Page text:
And it at least tangentially is, though Allen is after something else in his portrait of Jasmine – a fantasist who may not know much but she does know that self-delusion plus money looks very much like self-belief. Things go better with cash. Even the human mindset.

Blanchett’s performance as the teary Xanax- and Stoli-quaffing monster is interesting – she’s clearly overacting just enough to get Oscar interested (which has proved to be the case). Much better is Sally Hawkins as Ginger, her decent but exasperated sister, in a thankless role as the one who stayed close to her working class roots and is therefore blameless.

So who’s the bad guy here? Jasmine – who struggled to escape, and is even now, desperate and busted, going to night school to try and escape again? Or Ginger – who stayed and is about marry a big-mouthed cartoon Italian (Bobby Cannavale) who is only three days away from sitting around all day in a singlet and shouting at her?

Blue Jasmine – at Amazon

 

 

 

Bad Grandpa (Paramount, cert 15, download)

Johnny Knoxville works the “same but different” groove in this spin-off from Jackass that adds a gotcha plot to the stunts he used to pull with Wee Man, Steve-O and Bam Margera. Ostensibly a drama about an old guy on a cross-country trek with his grandson, the film parks this concept about every ten minutes for scenes that involve Knoxville in deep disguise as Bad Grandpa getting into the sort of scrapes that ask a lot of the great American public.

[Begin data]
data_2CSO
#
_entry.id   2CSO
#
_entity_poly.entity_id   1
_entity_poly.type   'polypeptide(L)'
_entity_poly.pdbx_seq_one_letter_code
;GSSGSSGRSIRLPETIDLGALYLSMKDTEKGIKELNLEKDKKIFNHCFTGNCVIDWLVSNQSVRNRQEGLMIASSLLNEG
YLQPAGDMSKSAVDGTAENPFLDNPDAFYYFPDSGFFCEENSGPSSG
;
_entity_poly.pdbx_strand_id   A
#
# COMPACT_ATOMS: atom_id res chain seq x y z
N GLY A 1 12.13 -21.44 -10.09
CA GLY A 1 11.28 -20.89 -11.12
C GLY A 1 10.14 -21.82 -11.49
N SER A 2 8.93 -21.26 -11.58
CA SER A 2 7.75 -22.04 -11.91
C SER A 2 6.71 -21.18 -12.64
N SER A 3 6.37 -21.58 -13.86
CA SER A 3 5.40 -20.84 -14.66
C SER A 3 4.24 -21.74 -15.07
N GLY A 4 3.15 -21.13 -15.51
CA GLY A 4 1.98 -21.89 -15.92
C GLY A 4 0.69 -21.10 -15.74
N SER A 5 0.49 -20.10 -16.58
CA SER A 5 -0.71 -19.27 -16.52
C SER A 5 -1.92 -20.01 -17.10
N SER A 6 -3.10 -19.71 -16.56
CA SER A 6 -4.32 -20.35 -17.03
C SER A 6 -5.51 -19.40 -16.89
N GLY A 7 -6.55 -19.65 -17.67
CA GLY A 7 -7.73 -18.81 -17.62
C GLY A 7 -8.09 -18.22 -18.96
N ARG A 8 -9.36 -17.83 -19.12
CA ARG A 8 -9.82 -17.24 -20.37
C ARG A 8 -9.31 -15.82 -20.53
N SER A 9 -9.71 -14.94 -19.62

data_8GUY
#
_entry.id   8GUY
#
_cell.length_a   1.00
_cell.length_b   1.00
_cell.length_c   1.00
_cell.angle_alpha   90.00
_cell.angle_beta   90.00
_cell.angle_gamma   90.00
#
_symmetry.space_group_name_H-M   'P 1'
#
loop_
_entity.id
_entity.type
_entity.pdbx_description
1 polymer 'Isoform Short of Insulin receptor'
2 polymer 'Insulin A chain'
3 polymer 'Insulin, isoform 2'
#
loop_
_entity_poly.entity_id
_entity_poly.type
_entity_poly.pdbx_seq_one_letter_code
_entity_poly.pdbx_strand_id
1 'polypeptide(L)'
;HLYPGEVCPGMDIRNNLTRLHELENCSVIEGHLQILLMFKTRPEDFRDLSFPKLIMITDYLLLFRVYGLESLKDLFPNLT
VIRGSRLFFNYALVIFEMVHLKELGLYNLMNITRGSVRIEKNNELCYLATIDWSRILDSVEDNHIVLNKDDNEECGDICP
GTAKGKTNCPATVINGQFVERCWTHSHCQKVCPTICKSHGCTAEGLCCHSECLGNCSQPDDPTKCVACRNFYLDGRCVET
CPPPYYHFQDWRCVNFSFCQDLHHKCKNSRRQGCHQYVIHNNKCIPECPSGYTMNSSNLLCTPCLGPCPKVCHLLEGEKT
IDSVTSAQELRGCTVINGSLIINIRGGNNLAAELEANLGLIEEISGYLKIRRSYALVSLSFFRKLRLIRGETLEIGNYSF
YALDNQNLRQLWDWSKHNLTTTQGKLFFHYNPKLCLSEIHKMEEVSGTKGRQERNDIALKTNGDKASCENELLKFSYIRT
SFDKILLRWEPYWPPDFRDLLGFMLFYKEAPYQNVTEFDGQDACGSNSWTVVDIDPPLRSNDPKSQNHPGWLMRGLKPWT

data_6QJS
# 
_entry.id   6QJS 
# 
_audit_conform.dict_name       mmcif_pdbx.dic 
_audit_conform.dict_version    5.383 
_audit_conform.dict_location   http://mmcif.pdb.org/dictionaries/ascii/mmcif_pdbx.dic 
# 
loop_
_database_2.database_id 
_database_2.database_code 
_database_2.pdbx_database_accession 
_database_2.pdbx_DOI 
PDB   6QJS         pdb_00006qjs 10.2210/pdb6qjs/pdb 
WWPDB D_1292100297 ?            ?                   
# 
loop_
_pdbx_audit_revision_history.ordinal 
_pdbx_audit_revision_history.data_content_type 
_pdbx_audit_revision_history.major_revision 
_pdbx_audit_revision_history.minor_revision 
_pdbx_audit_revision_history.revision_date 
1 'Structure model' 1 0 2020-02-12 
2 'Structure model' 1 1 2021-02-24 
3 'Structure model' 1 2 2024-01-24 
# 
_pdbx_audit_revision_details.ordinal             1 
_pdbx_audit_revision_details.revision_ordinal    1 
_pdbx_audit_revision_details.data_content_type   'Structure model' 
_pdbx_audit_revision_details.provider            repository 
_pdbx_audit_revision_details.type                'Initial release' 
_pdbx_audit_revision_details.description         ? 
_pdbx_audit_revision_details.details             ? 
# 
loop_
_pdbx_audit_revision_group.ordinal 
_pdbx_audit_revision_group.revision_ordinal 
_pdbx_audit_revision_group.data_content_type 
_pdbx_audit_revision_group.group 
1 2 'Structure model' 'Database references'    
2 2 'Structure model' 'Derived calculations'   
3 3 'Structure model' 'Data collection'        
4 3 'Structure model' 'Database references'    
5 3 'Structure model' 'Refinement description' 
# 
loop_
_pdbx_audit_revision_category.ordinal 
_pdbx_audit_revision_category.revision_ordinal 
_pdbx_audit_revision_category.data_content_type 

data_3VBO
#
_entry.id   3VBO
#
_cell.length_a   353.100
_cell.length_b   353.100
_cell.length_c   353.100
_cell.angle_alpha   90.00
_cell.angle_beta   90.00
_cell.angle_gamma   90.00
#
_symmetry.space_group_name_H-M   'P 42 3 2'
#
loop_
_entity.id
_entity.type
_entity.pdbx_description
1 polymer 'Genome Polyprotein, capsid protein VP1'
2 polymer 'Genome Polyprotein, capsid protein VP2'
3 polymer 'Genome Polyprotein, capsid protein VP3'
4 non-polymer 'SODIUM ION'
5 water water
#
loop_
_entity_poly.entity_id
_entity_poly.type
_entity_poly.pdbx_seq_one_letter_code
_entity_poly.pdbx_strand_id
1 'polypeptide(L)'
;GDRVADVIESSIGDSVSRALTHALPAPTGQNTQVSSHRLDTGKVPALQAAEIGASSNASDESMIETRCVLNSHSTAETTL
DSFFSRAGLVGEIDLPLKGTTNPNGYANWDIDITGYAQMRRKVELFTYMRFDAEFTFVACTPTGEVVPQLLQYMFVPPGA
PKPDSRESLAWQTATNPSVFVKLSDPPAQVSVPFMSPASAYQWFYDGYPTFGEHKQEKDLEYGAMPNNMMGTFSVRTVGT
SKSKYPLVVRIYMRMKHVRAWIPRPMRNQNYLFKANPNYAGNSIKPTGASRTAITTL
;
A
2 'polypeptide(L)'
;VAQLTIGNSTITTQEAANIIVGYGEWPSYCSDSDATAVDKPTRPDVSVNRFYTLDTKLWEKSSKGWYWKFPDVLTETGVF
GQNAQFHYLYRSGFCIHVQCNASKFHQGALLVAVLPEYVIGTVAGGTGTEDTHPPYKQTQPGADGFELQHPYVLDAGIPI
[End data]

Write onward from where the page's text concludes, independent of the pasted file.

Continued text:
The great American public mostly come through. But it’s when they don’t that the film gets really interesting and Knoxville’s bravery becomes most apparent.

So, the opening scene of him getting his dick caught in a soda machine, and passers-by alternately trying to help or point and laugh, that’s a gently amusing warm-up. But the sequence where supposedly 80-year-old Grandpa starts undressing in a bar full of women waiting to be entertained by oiled black bucks, that’s through-the-fingers funny. Especially when Bad Grandpa’s impossibly low-hanging balls start swinging, the women start screaming and the dancers start lining up to take a swing back.

Accompanying him on this frequently hilarious journey is Jackson Nicoll, a fearless nine-year-old who thinks nothing of telling people in a doctor’s waiting room that his mother is a meth whore, but whose big moment comes when he gets into disguise and enters a pageant for pre-pubescent girls.